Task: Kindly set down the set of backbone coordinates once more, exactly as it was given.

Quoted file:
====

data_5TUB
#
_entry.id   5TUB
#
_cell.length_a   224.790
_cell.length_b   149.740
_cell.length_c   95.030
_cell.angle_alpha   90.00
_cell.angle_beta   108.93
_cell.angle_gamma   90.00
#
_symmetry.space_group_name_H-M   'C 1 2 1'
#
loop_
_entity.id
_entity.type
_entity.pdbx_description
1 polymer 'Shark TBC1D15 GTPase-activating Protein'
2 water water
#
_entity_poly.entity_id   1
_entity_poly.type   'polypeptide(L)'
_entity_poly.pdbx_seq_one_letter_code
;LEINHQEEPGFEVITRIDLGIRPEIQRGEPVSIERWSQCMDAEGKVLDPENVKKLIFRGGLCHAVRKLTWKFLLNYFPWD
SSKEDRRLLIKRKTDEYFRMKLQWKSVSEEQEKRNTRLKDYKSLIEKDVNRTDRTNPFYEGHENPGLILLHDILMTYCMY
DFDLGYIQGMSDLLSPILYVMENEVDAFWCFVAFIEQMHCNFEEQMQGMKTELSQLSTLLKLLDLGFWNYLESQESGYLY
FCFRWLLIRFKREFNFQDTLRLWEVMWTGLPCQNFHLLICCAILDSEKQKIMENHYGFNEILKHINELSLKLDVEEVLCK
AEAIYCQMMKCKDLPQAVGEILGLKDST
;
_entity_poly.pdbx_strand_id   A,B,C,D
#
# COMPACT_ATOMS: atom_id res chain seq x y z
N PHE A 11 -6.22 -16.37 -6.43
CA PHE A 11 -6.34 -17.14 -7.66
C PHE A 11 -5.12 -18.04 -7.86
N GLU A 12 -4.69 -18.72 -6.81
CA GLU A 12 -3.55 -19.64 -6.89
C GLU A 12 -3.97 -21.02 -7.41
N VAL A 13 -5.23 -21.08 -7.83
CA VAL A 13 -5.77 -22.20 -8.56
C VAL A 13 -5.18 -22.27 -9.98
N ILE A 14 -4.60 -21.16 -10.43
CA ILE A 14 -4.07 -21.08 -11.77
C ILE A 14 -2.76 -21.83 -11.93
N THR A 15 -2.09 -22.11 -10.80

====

data_5TUB
#
_entry.id   5TUB
#
_cell.length_a   224.790
_cell.length_b   149.740
_cell.length_c   95.030
_cell.angle_alpha   90.00
_cell.angle_beta   108.93
_cell.angle_gamma   90.00
#
_symmetry.space_group_name_H-M   'C 1 2 1'
#
loop_
_entity.id
_entity.type
_entity.pdbx_description
1 polymer 'Shark TBC1D15 GTPase-activating Protein'
2 water water
#
_entity_poly.entity_id   1
_entity_poly.type   'polypeptide(L)'
_entity_poly.pdbx_seq_one_letter_code
;LEINHQEEPGFEVITRIDLGIRPEIQRGEPVSIERWSQCMDAEGKVLDPENVKKLIFRGGLCHAVRKLTWKFLLNYFPWD
SSKEDRRLLIKRKTDEYFRMKLQWKSVSEEQEKRNTRLKDYKSLIEKDVNRTDRTNPFYEGHENPGLILLHDILMTYCMY
DFDLGYIQGMSDLLSPILYVMENEVDAFWCFVAFIEQMHCNFEEQMQGMKTELSQLSTLLKLLDLGFWNYLESQESGYLY
FCFRWLLIRFKREFNFQDTLRLWEVMWTGLPCQNFHLLICCAILDSEKQKIMENHYGFNEILKHINELSLKLDVEEVLCK
AEAIYCQMMKCKDLPQAVGEILGLKDST
;
_entity_poly.pdbx_strand_id   A,B,C,D
#
# COMPACT_ATOMS: atom_id res chain seq x y z
N PHE A 11 -6.22 -16.37 -6.43
CA PHE A 11 -6.34 -17.14 -7.66
C PHE A 11 -5.12 -18.04 -7.86
N GLU A 12 -4.69 -18.72 -6.81
CA GLU A 12 -3.55 -19.64 -6.89
C GLU A 12 -3.97 -21.02 -7.41
N VAL A 13 -5.23 -21.08 -7.83
CA VAL A 13 -5.77 -22.20 -8.56
C VAL A 13 -5.18 -22.27 -9.98
N ILE A 14 -4.60 -21.16 -10.43
CA ILE A 14 -4.07 -21.08 -11.77
C ILE A 14 -2.76 -21.83 -11.93
N THR A 15 -2.09 -22.11 -10.80